Historically Speaking: A case of sabotage?

By Jessica Gorman

Around 3:45 on the morning of 2 April 1941, a railroad crew noticed flames at the fertilizer plant of the Minden Cotton Oil & Ice Company. This building was located on Shreveport Road next to the railroad tracks. It took the fire department about an hour to control the flames. Owner and manager of the plant, J.B. Snell, was burned on his foot and ankle when “he stepped into a pool of fertilizer lava which had formed when the heated fertilizer came into contact with water used in fighting the fire.” He was taken to the Minden Sanitarium for treatment of his injuries. Fire Chief John David sustained a minor burn to the hand as he rendered aid to Mr. Snell.

Initial suspicion centered around three “hoboes” who had reportedly been sleeping in the building and had been witnessed boarding a train. Railroad car inspector, Henry Stratton, reported that he had been informed by another “hobo” that he had heard the three men talking in the woods near the fertilizer plant. “The trio, he stated, remarked how easy it would be for Hitler to take the United States through sabotage and mentioned how simple it would be to destroy the paper mill at Cullen.” He said that one of the men left and then returned stating that “everything was fixed.” The other two responded with, “We had better get out of here before the thing goes off,” before catching a northbound train. That afternoon, the three men were arrested at Cullen on suspicion of sabotage.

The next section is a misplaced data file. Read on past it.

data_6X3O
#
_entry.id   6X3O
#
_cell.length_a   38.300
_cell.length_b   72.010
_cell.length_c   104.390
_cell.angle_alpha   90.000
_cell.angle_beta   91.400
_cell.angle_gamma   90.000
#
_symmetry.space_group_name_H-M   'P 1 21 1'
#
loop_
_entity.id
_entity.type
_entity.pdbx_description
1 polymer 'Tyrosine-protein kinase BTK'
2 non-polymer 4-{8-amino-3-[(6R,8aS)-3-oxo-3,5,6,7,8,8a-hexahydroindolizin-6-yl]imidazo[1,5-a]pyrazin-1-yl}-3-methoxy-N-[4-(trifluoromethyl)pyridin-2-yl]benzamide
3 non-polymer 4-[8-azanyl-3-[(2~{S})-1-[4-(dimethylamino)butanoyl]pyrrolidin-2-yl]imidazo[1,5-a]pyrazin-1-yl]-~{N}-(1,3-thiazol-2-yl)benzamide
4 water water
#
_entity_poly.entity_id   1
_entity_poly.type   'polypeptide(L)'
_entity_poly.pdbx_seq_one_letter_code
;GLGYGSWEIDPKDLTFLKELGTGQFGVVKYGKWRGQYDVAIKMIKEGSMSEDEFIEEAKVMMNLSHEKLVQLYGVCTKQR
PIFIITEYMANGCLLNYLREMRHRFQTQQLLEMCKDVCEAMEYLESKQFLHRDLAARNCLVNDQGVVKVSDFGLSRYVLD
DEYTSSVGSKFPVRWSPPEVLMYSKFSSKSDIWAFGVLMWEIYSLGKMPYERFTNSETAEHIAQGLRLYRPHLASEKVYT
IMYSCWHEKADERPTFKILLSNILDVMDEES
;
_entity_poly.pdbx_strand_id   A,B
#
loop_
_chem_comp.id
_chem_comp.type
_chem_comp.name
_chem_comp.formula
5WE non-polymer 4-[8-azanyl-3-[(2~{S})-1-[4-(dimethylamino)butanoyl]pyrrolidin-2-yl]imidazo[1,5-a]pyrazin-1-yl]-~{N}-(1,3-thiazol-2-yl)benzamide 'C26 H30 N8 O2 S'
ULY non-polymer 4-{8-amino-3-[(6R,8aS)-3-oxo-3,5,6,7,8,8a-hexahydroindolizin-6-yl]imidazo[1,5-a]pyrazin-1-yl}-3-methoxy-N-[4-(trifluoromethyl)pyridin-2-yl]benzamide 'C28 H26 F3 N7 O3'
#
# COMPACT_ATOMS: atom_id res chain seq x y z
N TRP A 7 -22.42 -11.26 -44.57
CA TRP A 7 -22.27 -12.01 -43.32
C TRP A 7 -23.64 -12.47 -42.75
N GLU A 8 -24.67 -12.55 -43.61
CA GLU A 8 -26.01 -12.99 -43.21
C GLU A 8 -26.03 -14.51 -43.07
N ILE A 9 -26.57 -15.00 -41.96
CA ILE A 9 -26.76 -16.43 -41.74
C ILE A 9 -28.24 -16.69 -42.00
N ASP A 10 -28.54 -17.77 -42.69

The men were identified as Jacob D. Jones, G.S. Gaunt, and Albert Taylor. They met at Winnfield and came to Minden the previous afternoon. Both Jones and Gaunt had criminal records. Jones had been arrested in Houston and Shreveport for vagrancy. Taylor had been arrested on various occasions for vagrancy, shoplifting, larceny, and had served time in federal prison on a narcotics charge. It is unclear what the outcome of the investigation was.

By July, work on the new fertilizer plant had begun. Advertisements for the “new enlarged modern fertilizer plant” appeared in September. That same month, J.B. Snell was finally able to return to work after recovering from his injuries. 

(Jessica Gorman is the Executive Director for the Dorcheat Historical Association Museum, Webster Parish Historian, and an avid genealogist.)